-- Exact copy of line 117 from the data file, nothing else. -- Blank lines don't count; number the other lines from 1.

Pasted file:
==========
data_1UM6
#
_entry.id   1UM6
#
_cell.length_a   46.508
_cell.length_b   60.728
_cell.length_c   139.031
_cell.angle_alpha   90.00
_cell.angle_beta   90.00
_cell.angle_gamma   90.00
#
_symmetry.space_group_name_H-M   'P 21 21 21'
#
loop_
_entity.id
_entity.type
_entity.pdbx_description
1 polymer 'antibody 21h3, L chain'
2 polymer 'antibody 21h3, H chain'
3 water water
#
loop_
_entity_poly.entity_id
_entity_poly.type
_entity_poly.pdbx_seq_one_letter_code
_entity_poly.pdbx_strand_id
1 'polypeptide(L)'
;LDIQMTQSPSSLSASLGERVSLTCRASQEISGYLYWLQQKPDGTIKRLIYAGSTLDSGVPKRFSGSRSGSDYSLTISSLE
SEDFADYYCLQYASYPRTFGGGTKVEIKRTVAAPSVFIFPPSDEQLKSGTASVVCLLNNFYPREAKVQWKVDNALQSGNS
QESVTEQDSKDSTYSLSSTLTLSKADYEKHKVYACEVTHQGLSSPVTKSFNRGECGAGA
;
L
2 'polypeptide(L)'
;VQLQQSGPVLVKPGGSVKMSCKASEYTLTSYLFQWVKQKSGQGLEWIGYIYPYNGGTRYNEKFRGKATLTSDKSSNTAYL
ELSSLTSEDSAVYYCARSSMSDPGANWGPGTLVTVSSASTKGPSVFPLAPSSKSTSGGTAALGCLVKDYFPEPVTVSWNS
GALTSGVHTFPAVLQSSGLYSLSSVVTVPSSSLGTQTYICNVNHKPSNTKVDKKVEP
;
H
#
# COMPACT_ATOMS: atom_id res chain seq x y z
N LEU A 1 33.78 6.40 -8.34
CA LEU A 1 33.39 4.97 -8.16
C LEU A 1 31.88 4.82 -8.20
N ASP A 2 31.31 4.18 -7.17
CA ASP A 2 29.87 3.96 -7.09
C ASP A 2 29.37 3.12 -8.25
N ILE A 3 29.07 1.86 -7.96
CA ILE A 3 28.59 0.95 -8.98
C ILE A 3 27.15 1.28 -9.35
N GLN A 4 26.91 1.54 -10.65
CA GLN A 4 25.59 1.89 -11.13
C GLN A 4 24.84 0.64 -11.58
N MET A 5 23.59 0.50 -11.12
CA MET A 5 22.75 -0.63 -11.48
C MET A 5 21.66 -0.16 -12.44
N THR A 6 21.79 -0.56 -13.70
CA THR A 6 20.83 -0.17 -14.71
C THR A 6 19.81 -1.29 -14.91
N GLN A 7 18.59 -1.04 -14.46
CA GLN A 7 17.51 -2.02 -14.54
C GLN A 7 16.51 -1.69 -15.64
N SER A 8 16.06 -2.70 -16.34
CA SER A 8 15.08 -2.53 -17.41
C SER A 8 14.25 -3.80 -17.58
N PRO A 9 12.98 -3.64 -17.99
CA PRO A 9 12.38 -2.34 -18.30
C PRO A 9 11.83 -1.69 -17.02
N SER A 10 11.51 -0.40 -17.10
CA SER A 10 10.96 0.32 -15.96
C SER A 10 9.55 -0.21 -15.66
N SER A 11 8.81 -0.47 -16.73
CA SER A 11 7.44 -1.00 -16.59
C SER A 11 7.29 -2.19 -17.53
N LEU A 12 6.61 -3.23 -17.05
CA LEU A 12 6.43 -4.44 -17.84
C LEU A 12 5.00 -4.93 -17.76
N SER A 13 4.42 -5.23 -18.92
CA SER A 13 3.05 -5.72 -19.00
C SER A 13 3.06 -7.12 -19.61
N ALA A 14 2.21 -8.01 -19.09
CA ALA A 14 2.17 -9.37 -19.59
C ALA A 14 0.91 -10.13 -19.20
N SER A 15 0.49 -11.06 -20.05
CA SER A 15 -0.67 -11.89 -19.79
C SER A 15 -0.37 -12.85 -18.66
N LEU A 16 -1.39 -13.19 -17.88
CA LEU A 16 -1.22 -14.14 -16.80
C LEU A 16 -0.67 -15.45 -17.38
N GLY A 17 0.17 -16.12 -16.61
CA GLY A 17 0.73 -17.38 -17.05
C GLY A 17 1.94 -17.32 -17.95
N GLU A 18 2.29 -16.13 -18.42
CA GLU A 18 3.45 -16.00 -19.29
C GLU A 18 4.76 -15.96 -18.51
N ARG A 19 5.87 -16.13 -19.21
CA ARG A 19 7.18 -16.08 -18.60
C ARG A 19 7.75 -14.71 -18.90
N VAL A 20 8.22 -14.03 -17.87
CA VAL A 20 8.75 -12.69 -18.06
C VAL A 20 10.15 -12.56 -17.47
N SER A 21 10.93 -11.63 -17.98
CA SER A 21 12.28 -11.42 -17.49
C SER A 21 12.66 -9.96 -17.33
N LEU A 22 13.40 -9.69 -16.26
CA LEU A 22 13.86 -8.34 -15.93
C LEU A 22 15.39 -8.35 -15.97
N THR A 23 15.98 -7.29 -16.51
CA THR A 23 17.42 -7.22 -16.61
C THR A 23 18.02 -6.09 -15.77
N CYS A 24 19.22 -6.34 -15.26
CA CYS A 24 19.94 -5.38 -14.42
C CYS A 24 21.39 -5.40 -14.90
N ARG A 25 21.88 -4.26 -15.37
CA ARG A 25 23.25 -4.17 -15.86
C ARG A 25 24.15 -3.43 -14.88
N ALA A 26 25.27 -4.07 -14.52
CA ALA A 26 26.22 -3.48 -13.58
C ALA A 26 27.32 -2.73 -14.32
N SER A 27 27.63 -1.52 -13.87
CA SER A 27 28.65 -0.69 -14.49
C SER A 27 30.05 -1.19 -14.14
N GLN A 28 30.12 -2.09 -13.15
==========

CA ALA A 26 26.22 -3.48 -13.58